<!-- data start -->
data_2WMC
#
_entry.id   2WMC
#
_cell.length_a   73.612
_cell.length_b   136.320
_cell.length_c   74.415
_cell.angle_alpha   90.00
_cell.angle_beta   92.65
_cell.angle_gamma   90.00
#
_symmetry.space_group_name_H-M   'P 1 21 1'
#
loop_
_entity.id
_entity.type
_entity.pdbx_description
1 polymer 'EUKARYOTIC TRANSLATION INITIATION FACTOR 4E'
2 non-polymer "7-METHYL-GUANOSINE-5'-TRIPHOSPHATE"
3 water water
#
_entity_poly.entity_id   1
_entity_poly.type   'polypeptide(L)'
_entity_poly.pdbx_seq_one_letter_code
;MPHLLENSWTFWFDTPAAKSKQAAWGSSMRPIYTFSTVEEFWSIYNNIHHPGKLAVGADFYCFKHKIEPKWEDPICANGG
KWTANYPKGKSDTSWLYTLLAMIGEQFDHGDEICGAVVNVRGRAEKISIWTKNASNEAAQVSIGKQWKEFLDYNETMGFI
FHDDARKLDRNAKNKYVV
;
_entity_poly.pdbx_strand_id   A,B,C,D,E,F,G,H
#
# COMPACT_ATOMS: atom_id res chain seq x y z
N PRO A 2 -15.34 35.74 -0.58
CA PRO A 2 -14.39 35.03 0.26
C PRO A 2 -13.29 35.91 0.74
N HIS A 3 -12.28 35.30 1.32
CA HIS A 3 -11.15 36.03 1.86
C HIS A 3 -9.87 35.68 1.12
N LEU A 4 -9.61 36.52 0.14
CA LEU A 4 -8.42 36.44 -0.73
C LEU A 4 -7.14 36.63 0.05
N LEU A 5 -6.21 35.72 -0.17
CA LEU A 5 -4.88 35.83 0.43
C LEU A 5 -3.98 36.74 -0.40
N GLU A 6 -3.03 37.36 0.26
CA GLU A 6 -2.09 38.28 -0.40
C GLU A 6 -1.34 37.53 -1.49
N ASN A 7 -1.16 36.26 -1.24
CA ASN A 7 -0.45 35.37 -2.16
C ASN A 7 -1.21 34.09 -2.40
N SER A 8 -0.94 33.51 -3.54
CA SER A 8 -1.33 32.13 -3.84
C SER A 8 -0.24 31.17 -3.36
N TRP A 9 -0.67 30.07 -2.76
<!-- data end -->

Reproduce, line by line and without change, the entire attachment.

data_2WMC
#
_entry.id   2WMC
#
_cell.length_a   73.612
_cell.length_b   136.320
_cell.length_c   74.415
_cell.angle_alpha   90.00
_cell.angle_beta   92.65
_cell.angle_gamma   90.00
#
_symmetry.space_group_name_H-M   'P 1 21 1'
#
loop_
_entity.id
_entity.type
_entity.pdbx_description
1 polymer 'EUKARYOTIC TRANSLATION INITIATION FACTOR 4E'
2 non-polymer "7-METHYL-GUANOSINE-5'-TRIPHOSPHATE"
3 water water
#
_entity_poly.entity_id   1
_entity_poly.type   'polypeptide(L)'
_entity_poly.pdbx_seq_one_letter_code
;MPHLLENSWTFWFDTPAAKSKQAAWGSSMRPIYTFSTVEEFWSIYNNIHHPGKLAVGADFYCFKHKIEPKWEDPICANGG
KWTANYPKGKSDTSWLYTLLAMIGEQFDHGDEICGAVVNVRGRAEKISIWTKNASNEAAQVSIGKQWKEFLDYNETMGFI
FHDDARKLDRNAKNKYVV
;
_entity_poly.pdbx_strand_id   A,B,C,D,E,F,G,H
#
# COMPACT_ATOMS: atom_id res chain seq x y z
N PRO A 2 -15.34 35.74 -0.58
CA PRO A 2 -14.39 35.03 0.26
C PRO A 2 -13.29 35.91 0.74
N HIS A 3 -12.28 35.30 1.32
CA HIS A 3 -11.15 36.03 1.86
C HIS A 3 -9.87 35.68 1.12
N LEU A 4 -9.61 36.52 0.14
CA LEU A 4 -8.42 36.44 -0.73
C LEU A 4 -7.14 36.63 0.05
N LEU A 5 -6.21 35.72 -0.17
CA LEU A 5 -4.88 35.83 0.43
C LEU A 5 -3.98 36.74 -0.40
N GLU A 6 -3.03 37.36 0.26
CA GLU A 6 -2.09 38.28 -0.40
C GLU A 6 -1.34 37.53 -1.49
N ASN A 7 -1.16 36.26 -1.24
CA ASN A 7 -0.45 35.37 -2.16
C ASN A 7 -1.21 34.09 -2.40
N SER A 8 -0.94 33.51 -3.54
CA SER A 8 -1.33 32.13 -3.84
C SER A 8 -0.24 31.17 -3.36
N TRP A 9 -0.67 30.07 -2.76